Social Media is all four except that users always seem to forget where they are – and who can read them – when they press <Send>. Of course, the four rooms do not have the same decor nor do they attract the same people. Problem…
My buddy Mark Babbitt, CEO of YouTern, likes to inform college students about things they’re likely not to receive from their university’s career center; one of his favorite media is blogging. Yesterday, he posted a nice piece on how recruiters are using social media to learn a few things about people whom they might have an interest in recruiting.
I often like his posts so much that I lean towards writing blog-length pieces as comments; I figured that since some people might not read these pearls of wisdom (I chuckled as I wrote that), I might as well pop them into a blog post myself and see if this helps drive traffic – and comments – to both our blogs.
Mark, as for how I use social media to “research” people, let me first offer up a simple rule I use: Does what I see or read pass the “So what?” test. I know this rule is lost upon many recruiters and hiring managers when it comes to elements outside the resume but it really should apply to all.
So when I read something “unusual” (which according to my thick-skinned standards might be “very unusual” to a Cyndy Trivella who lives in KC) I put it all into the context in which it is delivered. “Miscues” don’t bother me unless you make it a habit of miscuing over time (time might be 6+ months) – yes, this means that if I’m interested in you I read pretty much everything I can find about you. If your behavior sounds like you might have the potential to be a PITA employee then I’ll probably still reach out to you – except now I’m going to ask about your predilection to using expletives the same way I down a bag of kettle cooked potato chips.
The opposite side of the coin also raises eyebrows; if you’re overly conciliatory and won’t take a stand, I’m wondering if you ever get off the fence. Of course this position of yours will also be addressed in an interview.
Personal Branding Inconsistencies
How can a brand be inconsistent when most people project a brand they think others – employers – want to see? If you tweet out “Gawd, will this day everend!!!” yet it’s 10PM and you’ve been grinding since 8AM, I’m okay. You the see word again is “context”; lazy recruiters and hiring managers will ping a point in time and extrapolate that to a character flaw. Who’s being inconsistent now?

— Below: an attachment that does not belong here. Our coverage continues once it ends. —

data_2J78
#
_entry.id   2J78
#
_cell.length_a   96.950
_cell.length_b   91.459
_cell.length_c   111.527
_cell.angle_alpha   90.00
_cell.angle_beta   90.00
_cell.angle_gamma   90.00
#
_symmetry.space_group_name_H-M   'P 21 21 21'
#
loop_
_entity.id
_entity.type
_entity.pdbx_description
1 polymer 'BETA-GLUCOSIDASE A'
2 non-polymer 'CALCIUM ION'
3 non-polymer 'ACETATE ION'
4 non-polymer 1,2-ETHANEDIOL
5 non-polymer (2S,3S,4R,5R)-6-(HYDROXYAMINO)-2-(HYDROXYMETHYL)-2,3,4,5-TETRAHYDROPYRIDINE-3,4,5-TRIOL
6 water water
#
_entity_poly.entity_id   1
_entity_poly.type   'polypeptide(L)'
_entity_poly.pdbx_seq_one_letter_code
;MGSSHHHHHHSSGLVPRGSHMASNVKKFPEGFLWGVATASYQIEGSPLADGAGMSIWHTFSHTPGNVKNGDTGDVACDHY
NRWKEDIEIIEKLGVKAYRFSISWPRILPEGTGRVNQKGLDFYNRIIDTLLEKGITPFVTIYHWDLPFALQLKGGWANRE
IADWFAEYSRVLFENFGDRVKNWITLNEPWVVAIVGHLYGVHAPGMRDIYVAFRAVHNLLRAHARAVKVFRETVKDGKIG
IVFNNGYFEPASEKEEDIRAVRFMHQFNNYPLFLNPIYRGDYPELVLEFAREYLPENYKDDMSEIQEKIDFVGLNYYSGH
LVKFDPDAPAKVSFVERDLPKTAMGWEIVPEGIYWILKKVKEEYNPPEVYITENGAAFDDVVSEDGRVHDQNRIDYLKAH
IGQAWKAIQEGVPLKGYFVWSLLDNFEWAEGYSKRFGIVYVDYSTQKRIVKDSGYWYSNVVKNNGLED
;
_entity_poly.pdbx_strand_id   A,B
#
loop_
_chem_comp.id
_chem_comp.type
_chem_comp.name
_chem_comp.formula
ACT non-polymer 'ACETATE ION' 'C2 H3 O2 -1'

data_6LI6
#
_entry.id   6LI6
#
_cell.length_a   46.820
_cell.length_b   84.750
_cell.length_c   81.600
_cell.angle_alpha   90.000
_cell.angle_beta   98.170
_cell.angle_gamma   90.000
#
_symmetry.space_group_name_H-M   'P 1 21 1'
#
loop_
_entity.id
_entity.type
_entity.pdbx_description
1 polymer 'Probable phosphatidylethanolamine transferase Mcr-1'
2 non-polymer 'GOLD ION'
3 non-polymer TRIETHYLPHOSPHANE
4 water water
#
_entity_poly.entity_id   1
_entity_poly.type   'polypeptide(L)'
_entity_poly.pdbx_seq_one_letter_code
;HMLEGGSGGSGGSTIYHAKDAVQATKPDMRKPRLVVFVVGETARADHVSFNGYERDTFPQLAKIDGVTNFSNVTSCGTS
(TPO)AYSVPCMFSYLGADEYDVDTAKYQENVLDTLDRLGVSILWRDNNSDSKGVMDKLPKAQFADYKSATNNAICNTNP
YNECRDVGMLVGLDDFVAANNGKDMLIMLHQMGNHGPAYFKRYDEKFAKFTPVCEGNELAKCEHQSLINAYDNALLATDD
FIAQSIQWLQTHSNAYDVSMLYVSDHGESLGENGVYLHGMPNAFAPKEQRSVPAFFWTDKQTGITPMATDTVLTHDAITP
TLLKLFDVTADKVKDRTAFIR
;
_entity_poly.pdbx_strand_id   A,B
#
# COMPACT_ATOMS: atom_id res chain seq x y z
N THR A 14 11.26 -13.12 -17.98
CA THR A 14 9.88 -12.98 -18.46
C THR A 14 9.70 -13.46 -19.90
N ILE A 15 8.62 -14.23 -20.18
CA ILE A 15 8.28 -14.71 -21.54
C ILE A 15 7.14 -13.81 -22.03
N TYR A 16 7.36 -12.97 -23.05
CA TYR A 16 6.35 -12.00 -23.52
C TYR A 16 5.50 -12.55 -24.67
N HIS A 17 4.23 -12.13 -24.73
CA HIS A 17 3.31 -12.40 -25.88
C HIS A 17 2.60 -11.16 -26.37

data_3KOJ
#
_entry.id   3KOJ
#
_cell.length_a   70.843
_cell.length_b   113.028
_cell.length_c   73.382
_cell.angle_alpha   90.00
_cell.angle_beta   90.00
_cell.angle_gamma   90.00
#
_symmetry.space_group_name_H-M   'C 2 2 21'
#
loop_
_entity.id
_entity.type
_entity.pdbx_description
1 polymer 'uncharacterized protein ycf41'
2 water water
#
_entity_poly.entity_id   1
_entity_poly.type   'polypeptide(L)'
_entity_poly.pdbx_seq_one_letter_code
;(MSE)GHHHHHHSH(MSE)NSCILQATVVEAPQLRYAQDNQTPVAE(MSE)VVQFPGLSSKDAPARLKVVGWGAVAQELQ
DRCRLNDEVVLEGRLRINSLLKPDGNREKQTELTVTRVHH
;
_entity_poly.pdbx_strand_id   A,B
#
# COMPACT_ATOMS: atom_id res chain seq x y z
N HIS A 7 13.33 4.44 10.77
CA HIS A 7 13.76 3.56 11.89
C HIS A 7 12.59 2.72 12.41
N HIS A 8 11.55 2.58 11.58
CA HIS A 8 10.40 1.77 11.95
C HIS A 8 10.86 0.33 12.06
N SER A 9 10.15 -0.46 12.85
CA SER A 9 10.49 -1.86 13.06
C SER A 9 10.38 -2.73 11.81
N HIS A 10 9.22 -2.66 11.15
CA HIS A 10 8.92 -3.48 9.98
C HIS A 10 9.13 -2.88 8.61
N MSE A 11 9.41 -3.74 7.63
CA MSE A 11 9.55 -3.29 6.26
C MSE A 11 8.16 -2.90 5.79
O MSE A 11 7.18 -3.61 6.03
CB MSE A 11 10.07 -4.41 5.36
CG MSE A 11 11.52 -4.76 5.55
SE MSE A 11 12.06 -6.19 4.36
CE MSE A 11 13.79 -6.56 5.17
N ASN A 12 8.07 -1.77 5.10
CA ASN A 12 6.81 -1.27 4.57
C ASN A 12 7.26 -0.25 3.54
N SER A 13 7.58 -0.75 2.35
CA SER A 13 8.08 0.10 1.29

For me, I could care less that you’re being authentic – I care that you’re being honest. Believe me – that matters…I know.
Written Communication Skills
Spontaneity is not an excuse for not thinking; yet the limitations of 140 often require you to shorten stuff and sometimes it just reads stupid.
Like email in the bygone days, review and think before you send.
Trending Health Issues
I don’t care about your sickness if your work appears to show me that you “git er done” and frankly there are employment laws that make denying people “employment” for health issues a crime.
Frankly if companies really want to go this far to deny employment and enter the “I can’t believe you’re that stupid” contest, why not simply deny all non-menopausal women the chance to work?
Mark, I had to really think about this. The phrase “indentured servitude” then came to mind. Then the highly touted “work-life balance”. So if recruiters are looking to DQ you then I’d say there are many schizophrenic companies out there.
Since you might remember that my Mom died of Cancer and Alzheimer’s, I hope you allow me to indulge young job seekers whose parents might be going through a divorce or one of their grandparents: Life happens.
Now I might have an issue with how you share such personal stuff on social media, I also know that this is one true generational difference. Still, I’ll look at what you’re offering and balance that with what you can offer me as an employee.
Life happens and it’s your choice to share it; again, does it pass the “so what?” test.
So yes, many recruiters look at your social stream when sourcing and recruiting but here’s the one big difference between the really great recruiters and the really bad ones: The really great ones use all the available information to INCLUDE you while the crappy ones use the same information to EXCLUDE you.
So there you go…while Mark and I might have a few differing thoughts, the bottom line is that social media is a blessing and a curse. Social media in some way is like a gun: In the wrong hands, both are very, very dangerous. Tweet wisely…and be aware of which room receives your pearls of wisdom.
Steve, I love the social media / gun analogy from your closing. It goes further than the hand that holds it: It can be used to hurt others or it can be used to hurt yourself. Oh, and it can also be used as a hammer if you are clueless as to the best use of this weapon.
Really good post Steve! Social media can be a wonderful tool if used wisely by both job seekers and recruiters. I read a post yesterday by Margie Clayman that spoke to the importance of personal branding and she said something that made a lot of sense to me. She postulated this: rather than fostering a personal brand, why not create a “personable” brand. Now going back to what you write here in your post about personal branding inconsistencies, it sounds like you allude to this in your comments. I think you are both spot on.